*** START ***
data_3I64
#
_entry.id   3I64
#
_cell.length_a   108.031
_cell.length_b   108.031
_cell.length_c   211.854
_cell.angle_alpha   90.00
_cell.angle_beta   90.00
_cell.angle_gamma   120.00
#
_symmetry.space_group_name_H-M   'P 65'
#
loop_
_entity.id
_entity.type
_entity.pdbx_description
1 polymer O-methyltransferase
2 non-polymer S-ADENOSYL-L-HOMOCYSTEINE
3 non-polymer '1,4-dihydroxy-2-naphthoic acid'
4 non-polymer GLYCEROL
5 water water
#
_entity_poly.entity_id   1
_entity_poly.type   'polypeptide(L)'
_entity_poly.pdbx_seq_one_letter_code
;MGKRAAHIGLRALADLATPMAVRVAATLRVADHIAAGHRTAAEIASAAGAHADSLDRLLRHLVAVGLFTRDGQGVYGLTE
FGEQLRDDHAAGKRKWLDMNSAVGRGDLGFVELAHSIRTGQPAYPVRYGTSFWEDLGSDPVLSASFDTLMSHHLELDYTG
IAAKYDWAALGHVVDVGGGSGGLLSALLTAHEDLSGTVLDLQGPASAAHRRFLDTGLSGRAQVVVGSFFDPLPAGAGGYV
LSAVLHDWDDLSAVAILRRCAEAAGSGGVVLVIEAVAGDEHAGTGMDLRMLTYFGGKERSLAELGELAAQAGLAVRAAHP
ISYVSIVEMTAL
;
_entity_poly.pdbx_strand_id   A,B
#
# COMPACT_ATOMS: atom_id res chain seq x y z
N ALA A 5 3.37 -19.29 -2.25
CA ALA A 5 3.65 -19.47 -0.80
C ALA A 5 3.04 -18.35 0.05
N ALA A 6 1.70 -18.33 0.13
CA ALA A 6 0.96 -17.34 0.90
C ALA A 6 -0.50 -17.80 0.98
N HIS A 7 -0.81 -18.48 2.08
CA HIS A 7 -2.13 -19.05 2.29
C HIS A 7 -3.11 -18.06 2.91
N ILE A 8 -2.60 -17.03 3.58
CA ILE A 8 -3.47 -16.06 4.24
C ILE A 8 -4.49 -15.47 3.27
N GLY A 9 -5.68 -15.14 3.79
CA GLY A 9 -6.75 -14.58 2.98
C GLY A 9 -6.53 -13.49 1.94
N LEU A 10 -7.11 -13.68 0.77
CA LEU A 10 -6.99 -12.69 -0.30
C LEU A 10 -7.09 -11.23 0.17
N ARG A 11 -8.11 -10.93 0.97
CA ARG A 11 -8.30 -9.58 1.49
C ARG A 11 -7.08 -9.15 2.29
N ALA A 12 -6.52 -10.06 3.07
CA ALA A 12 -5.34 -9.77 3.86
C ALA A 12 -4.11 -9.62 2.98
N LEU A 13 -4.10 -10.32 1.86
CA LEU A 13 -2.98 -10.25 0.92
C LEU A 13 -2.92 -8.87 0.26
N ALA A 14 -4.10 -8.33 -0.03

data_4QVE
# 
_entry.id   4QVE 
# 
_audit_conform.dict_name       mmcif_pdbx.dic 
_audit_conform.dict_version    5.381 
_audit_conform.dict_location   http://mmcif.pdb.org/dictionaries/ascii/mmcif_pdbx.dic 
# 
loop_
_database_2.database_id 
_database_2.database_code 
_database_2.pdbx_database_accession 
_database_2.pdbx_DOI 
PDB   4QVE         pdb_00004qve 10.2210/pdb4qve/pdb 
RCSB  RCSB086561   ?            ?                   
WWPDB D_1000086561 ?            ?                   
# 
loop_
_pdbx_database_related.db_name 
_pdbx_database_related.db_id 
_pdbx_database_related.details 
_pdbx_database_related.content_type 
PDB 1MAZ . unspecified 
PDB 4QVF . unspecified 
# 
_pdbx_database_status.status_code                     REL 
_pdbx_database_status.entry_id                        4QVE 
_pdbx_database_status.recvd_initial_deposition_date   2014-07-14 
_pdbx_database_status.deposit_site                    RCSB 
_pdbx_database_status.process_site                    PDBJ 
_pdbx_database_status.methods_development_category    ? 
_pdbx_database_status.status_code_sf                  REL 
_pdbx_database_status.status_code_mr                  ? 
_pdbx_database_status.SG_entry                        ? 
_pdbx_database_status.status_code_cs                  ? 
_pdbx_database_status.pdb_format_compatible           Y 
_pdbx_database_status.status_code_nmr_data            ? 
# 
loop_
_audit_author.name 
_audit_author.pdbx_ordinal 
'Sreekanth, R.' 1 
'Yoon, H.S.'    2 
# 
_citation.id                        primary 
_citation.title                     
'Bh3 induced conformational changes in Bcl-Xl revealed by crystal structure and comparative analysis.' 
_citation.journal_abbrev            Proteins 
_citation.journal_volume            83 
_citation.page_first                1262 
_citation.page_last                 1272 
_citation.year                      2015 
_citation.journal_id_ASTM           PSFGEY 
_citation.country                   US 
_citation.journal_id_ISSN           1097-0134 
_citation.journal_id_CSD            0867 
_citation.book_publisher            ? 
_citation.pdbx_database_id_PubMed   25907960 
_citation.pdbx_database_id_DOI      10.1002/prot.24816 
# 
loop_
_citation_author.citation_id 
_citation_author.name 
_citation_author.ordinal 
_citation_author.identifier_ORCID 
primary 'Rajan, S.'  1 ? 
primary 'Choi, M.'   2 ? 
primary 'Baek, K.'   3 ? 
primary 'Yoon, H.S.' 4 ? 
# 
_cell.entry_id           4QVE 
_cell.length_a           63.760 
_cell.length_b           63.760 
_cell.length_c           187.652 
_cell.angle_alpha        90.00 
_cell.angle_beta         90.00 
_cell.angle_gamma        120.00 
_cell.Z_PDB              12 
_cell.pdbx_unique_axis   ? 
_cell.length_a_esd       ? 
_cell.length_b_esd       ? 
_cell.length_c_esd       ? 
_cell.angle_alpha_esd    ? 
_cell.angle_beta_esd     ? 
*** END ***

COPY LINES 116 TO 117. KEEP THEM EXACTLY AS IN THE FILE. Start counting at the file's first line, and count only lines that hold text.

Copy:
_citation.journal_id_ASTM           PSFGEY 
_citation.country                   US 